Dr. Sabrina  06:49

Yeah. So I think one of the the big, there’s multiple factors at play, and as to why is it that now that business owners are poised to make a comeback, they have lots of opportunity in their business now that COVID is is less of a concern is still a huge concern, but we’re learning to deal with it. So why is it that we have these hiring challenges, even in states where the federal and the state support has been cut, or is getting getting reduced. And what happened is, first off COVID lasted a very long time. So all of us have learned to adapt to challenging circumstances that we have been placed in, we found ways to get by.

So if this had been three months, instead of a year and a half going on to almost two years, we wouldn’t have as much as we would have people ready to go back to work. It was just like a temporary blip, but people have adapted. The other piece that’s happened is that a lot of women were forced out of the workforce, to stay home and take care of children. And because of that many families have figured out how to get by on one income.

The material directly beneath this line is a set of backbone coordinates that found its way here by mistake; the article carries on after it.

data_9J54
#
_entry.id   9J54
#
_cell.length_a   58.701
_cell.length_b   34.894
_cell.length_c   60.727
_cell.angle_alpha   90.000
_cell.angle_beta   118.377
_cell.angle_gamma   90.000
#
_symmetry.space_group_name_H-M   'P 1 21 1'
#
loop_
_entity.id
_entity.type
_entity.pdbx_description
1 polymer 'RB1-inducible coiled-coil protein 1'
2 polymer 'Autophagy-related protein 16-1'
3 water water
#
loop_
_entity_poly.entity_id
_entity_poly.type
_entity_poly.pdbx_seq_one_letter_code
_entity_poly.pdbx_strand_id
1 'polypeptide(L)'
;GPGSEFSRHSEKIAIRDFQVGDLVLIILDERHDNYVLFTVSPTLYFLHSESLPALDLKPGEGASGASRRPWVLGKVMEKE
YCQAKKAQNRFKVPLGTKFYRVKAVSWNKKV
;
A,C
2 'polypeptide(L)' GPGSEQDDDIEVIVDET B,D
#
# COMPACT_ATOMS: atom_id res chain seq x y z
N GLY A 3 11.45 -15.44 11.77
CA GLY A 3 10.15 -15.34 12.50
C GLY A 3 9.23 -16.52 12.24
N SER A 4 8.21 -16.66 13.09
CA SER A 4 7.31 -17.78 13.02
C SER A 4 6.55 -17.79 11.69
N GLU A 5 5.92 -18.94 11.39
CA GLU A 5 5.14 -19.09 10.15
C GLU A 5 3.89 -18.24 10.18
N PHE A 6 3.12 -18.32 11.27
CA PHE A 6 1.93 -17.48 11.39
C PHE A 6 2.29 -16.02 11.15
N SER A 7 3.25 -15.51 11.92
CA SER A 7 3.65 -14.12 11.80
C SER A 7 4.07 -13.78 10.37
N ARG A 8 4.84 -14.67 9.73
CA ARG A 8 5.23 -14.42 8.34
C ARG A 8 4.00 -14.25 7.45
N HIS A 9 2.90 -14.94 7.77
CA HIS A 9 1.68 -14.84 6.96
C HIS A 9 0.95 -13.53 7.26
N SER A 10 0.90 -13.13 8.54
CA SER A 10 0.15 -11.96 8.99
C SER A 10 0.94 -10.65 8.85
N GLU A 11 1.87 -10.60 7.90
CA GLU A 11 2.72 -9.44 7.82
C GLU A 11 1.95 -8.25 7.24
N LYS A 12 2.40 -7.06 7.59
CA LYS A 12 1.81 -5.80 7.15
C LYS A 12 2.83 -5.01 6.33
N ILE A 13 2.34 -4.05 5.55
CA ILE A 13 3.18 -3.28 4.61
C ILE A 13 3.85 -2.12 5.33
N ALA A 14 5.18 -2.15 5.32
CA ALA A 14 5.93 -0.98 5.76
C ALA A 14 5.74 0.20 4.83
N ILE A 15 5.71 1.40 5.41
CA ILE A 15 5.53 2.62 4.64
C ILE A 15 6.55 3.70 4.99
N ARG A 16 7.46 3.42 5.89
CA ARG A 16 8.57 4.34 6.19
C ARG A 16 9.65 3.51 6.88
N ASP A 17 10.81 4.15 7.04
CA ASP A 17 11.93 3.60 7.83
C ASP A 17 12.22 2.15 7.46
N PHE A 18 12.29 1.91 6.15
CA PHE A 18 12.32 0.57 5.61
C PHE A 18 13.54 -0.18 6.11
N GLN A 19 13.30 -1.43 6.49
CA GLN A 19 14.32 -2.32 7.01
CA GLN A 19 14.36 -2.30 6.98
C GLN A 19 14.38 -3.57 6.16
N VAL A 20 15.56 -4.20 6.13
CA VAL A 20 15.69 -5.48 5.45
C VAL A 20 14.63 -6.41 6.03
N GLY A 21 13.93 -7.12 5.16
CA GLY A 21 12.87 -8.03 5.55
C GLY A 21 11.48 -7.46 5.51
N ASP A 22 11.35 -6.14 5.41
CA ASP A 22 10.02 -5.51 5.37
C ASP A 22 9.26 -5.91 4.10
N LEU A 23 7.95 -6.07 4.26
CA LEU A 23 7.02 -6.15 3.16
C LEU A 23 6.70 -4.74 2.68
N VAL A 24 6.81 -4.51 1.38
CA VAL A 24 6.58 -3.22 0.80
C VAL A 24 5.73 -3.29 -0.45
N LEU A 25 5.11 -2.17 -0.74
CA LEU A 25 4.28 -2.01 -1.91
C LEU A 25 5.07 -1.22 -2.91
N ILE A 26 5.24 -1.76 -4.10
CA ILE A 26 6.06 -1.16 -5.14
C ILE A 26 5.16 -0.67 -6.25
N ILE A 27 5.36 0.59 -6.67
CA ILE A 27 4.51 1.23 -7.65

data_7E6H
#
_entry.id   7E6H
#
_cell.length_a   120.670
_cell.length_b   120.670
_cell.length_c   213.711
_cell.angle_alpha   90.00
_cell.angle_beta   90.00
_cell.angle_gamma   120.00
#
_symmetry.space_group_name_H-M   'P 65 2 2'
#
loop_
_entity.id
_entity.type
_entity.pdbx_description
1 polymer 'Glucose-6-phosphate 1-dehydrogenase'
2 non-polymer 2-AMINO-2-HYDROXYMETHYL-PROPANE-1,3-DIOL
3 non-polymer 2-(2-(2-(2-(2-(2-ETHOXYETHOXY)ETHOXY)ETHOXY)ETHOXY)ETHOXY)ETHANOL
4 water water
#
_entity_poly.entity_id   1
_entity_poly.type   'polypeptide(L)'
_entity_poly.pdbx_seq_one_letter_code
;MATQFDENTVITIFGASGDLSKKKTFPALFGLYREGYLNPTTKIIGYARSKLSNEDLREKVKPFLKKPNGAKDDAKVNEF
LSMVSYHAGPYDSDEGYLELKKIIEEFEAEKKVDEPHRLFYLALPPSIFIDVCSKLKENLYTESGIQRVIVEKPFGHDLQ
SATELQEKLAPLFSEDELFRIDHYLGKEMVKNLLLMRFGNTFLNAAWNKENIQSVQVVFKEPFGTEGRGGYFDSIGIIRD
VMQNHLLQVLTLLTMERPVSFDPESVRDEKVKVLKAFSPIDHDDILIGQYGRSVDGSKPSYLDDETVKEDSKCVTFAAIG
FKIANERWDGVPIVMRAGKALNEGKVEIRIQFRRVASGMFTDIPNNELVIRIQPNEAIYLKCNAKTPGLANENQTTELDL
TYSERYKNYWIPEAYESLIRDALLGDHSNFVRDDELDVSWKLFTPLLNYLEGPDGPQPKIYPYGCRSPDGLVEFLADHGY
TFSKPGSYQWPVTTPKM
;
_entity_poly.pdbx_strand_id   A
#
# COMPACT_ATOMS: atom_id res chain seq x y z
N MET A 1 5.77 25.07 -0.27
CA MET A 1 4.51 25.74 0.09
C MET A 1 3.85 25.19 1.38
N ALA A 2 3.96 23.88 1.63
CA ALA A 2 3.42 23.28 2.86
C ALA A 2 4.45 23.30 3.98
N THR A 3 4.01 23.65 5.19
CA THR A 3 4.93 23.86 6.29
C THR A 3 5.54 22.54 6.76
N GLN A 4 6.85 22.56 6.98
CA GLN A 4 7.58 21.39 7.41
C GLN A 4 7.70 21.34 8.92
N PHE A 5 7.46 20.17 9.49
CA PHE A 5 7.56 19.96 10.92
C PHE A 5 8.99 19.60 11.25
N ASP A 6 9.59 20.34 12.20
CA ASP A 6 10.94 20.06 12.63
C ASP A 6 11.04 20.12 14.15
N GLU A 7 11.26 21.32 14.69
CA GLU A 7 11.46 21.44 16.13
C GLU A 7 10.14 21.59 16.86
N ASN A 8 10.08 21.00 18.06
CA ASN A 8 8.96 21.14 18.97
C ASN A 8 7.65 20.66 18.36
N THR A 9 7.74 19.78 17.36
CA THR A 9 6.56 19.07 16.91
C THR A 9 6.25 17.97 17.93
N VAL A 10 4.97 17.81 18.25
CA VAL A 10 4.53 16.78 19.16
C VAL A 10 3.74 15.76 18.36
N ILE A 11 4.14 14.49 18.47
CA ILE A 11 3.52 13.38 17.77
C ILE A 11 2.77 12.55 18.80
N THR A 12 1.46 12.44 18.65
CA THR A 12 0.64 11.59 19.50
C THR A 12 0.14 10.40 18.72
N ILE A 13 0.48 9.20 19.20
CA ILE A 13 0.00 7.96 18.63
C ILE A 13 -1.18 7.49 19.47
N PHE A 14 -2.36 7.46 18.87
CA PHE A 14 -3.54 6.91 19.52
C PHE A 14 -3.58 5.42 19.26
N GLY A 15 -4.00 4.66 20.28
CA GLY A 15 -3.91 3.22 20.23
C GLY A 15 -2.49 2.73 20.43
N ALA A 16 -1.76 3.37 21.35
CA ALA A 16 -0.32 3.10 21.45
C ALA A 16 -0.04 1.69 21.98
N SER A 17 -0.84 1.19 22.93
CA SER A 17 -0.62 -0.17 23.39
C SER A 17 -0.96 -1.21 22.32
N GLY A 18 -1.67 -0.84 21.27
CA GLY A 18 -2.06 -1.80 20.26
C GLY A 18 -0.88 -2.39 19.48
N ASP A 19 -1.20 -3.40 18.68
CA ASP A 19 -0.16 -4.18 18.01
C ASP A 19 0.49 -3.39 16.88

Yeah. And so that is a huge portion of the labor force that’s just gone away. And, you know, if they have school aged kids at home, they may be deciding I’m staying home for the next 10 years. Yeah, that’s significant. And then we also have just the general people’s general fear about going back to work because they’re really looking at if they’re really afraid. So they’re looking at, you know, some extra money in my household to make things easier, or safety. And fear and safety, people are always going to choose from from fear.